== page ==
Leaders never quit
I had somewhat forgotten the daily grind of election season and what it felt like. It is exhausting, and it pretty much never stops unless you purposefully take a break. The physical effort of putting up election signs combined with the mental agility of answering questions on The Talking Stick, on the street, on email, or on social media really adds up. There is also an undeniable emotional dimension to this experience that is quite pronounced.
I was booting it across the bridge yesterday to the corner of Thickwood Boulevard and Cornwall to fix one of my signs - the RE-ELECT sticker was almost coming off. As I was driving up the hill I starting thinking about my wife, how much support, love and encouragement she provides, and I got all misty-eyed.
Like every single candidate running in this municipal election, we all have full-time lives beyond the campaign. We work as teachers, administrators, lawyers, realtors, heavy hauler operators and myriad other professions. We all have family that needs our attention, along with leaves (it is autumn) and laundry (in my case).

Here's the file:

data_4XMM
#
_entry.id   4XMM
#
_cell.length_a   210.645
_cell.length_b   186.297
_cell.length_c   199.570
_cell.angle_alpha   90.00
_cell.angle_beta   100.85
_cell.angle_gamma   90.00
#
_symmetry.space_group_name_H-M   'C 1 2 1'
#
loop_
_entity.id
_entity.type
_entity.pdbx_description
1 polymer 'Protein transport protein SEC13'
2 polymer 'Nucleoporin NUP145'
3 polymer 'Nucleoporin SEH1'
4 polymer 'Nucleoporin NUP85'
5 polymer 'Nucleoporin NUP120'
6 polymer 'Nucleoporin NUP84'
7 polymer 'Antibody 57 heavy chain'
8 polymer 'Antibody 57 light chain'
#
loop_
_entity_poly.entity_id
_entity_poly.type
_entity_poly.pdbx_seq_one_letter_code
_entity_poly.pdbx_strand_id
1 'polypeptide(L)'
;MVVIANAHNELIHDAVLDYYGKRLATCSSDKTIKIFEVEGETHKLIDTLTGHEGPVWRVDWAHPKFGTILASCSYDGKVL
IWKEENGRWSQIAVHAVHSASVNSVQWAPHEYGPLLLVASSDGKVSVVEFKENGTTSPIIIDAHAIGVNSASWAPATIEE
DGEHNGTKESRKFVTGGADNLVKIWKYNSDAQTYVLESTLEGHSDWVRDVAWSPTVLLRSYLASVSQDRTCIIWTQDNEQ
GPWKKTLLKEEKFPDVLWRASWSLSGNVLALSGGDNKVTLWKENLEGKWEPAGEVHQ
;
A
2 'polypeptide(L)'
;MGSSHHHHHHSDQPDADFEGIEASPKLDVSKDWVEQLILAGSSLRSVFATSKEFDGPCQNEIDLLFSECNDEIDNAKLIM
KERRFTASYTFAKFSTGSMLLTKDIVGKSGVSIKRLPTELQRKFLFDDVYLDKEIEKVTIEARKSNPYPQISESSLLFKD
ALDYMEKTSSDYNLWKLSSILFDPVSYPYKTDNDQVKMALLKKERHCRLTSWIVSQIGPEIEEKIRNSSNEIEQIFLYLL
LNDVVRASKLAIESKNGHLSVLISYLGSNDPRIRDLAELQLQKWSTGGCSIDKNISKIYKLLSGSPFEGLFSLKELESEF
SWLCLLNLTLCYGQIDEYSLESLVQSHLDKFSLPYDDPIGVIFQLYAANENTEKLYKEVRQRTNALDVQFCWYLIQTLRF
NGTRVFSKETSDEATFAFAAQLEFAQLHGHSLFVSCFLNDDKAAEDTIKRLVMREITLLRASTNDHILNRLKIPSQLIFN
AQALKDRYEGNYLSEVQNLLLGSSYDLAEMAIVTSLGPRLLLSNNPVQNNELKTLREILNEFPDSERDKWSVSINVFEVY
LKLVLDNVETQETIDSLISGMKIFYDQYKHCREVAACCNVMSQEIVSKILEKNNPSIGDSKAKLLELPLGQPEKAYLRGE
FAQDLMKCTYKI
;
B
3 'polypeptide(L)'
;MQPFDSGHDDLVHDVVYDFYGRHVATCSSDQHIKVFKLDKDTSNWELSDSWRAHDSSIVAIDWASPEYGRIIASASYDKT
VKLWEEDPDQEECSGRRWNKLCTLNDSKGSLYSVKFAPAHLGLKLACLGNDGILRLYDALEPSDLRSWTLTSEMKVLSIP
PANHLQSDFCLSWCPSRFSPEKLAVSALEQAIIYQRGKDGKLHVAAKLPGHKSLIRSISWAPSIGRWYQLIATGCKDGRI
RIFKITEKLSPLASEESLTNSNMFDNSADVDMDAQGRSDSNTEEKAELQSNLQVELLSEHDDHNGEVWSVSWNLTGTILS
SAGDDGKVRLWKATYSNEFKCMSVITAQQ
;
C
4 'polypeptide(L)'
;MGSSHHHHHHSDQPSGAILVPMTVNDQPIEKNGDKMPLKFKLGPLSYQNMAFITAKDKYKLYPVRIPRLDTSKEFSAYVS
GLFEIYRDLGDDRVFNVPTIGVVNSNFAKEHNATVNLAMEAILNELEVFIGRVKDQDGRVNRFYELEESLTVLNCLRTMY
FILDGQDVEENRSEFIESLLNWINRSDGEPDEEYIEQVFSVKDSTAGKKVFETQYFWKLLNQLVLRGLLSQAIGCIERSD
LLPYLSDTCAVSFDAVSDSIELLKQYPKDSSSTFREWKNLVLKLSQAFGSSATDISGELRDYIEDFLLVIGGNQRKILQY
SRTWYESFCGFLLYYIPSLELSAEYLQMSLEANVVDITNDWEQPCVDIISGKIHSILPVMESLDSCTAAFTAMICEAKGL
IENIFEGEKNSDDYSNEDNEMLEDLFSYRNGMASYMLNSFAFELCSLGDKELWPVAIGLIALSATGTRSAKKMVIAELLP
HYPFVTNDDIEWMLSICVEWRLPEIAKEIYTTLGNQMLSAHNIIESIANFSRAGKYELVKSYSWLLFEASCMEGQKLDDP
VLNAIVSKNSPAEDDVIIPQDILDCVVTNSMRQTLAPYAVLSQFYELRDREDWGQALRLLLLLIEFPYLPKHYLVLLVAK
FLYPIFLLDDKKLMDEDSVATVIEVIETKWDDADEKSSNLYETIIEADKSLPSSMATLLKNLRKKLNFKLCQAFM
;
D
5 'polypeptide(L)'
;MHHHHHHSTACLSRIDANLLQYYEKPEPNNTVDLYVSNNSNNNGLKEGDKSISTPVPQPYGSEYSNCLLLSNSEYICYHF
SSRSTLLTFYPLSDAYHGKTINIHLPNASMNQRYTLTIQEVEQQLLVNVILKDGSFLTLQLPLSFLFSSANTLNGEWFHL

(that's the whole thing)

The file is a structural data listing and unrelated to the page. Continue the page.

In many ways, an election campaign is a test of character and resolve. It is a four-week job interview where the bosses (the voters) expect your best, and they will put you to the test.
This ATB ad jumped out at me in this morning's paper. Leaders never quit. That says a lot doesn't it. Perhaps it says everything.
I never quit, though I'd be a liar if I said I didn't think about it sometimes. This is tough stuff we are tackling, especially tough during the throws of an election campaign. If it was easy, everyone would be doing it.
Meanwhile, I feel fresh this morning and will endeavour to take Heather's lead and try to make it to bed a little earlier on a regular basis. An extra 90 minutes of sleep has made a real difference.